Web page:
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No complaining on Beach Day

June 27, 2006|by TIM ROWLAND

The rule of the March Madness college basketball tournament, which starts with 65 teams and ends with one champion, is "survive and advance."

Survive and advance. This is pretty much the way I feel about the beach.

Since the Pelican in High Heels virtually grew up on the beach, she has a very different view. To her, the beach is a hot, sandy, sultry, fragrant, lively, melting pot of humanity.

To me, however, the beach is a hot, sandy, sultry, fragrant, lively, melting pot of humanity.

By marital agreement, I am required to spend one day out of the summer at the beach with her, an event I tolerate with all the good grace of a heathen at an Easter service.

I am not, however, permitted to complain out loud on Beach Day.

So I have a lot of thoughts that I have to keep to myself. Like, "Why in the world is an arid strip of sand blowing into your face on a sticky day considered to be relaxing?"

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And, "Who thought it was a good idea to manufacture extra-large Speedos?" Supersizing is for french fries, not male-bikini swimwear. No, sir.

Dude can't fit into a 30-inch-waist Speedo, he got no business being in the same county with one.

I don't even mind spending most of the morning driving around looking for a place to park. At least that keeps a man where nature intended for him to be: on pavement.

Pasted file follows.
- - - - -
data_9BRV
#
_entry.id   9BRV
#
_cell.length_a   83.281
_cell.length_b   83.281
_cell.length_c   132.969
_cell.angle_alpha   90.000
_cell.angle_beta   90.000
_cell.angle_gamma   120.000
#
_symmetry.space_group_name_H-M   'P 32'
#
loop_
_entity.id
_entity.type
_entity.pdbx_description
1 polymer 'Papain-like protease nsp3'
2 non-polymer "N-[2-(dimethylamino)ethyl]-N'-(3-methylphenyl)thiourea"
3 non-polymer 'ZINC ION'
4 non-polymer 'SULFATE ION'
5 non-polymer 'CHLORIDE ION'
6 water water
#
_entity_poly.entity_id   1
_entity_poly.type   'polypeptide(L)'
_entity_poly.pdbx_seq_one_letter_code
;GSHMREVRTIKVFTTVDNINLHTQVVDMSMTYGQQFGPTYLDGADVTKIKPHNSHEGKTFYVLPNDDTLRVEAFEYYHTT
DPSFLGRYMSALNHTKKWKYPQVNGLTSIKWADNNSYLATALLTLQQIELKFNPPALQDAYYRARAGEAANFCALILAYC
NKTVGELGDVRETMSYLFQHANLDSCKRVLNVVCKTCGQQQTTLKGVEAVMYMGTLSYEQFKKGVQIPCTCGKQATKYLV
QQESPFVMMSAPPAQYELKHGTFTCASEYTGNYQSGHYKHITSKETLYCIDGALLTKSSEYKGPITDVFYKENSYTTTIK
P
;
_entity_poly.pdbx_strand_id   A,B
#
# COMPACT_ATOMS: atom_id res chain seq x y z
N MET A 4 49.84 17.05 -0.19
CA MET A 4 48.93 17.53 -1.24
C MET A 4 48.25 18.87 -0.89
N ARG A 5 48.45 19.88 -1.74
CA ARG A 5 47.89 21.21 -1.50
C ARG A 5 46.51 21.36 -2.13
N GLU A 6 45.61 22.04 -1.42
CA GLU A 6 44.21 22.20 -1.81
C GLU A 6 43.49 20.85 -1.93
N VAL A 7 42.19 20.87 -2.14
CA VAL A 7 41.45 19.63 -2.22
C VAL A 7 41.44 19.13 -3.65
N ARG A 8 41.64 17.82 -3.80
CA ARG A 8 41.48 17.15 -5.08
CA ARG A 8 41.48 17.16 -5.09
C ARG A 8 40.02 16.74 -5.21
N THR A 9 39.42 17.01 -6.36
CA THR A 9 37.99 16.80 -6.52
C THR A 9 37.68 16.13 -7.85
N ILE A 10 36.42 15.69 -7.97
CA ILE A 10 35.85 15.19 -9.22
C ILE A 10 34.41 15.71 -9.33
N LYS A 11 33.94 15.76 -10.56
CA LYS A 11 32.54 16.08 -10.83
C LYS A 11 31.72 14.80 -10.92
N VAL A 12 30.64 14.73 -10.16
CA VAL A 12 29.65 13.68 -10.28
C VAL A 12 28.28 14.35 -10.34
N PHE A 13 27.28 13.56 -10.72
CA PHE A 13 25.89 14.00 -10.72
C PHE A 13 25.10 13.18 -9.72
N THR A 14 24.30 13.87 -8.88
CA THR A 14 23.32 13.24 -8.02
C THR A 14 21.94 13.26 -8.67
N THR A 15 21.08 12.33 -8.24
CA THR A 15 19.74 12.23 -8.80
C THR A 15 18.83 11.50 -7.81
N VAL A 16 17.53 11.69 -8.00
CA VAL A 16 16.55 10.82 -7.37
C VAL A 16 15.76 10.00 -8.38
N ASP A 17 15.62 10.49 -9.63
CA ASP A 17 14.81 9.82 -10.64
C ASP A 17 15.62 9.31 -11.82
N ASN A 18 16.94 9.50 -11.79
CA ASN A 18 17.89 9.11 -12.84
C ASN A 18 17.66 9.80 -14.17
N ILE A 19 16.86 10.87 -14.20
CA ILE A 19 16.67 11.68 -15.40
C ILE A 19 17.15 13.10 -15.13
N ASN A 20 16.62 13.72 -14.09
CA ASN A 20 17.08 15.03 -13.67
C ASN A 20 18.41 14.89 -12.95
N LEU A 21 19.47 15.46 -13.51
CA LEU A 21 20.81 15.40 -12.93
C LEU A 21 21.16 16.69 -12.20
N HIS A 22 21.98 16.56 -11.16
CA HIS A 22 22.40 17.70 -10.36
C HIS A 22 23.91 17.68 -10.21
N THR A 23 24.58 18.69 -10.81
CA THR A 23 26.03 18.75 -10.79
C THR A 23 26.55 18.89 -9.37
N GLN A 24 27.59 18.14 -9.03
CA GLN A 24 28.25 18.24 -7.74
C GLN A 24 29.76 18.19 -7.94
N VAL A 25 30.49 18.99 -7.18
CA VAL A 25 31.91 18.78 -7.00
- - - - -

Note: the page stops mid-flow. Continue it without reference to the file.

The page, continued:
Once you're parked, the real fun begins, because you have to lug more equipment to the beach than it would require on an expedition to the top of Everest.

You got your beach chairs, your towels, your blankets, your cold drink which will start to boil in about three seconds, your lunch, your Frisbee, your boogie board, your book, your sunscreen, your lotion, your cooler, your oversized sunglasses.

You go fight traffic for hours just for the privilege of sitting in the middle of sun, heat and sand. And what do you take with you? A whole slew of accessories designed to protect you from the sun, heat and sand.

Very smart. Why don't they just drag a parka and a pellet stove into a walk-in freezer? It would be the same idea, in reverse.

Some people take umbrellas. Here's a lesson for life. If you don't like sun, the beach is probably the wrong place for you. There are a lot of shady places on earth. If you want to get out of the sun, feel free to sit in a tiki bar.

I, on the other hand, like the sun. I like the coastline if there are rocks or palm trees to break up the monotony. I can take or leave the smell of taffy. I am less forgiving of the crowds. But what I really hate is the sand.

Sand is not my friend. Burying your feet in the sand has no romance for me. It sticks to suntan lotion, gets everywhere, itches, stings and grates and messes up the car.

I do not see the pleasure in immersing myself in 400 million tons of grit.

I blame my childhood.

Or my late childhood, anyway, when I used to work in a sand mine. Three summers of that will cure anyone of a love of sand. It was about 120 degrees in the roaring steam-dryer room, giving you a nice sheen and the perfect environment for sand to stick under your collar, down your pants and up your nose.

You couldn't walk without feeling layers of skin being rasped from your thighs. You coughed up balls of sand at night.

I went to college solely for the purpose of not having to spend my life around noise and hot sand. Then you succeed well enough and get some money saved and what does your wife want to spend it on. A vacation! In noise and hot sand!

I explained all this to Andrea, and it seemed to have an effect. At least now she could assign a reason to what had previously seemed to be an illogical sandphobia.

It's nice to have a wife who understands. It didn't get me out of going to the beach, but at least she understands.




Tim Rowland is a Herald-Mail columnist.

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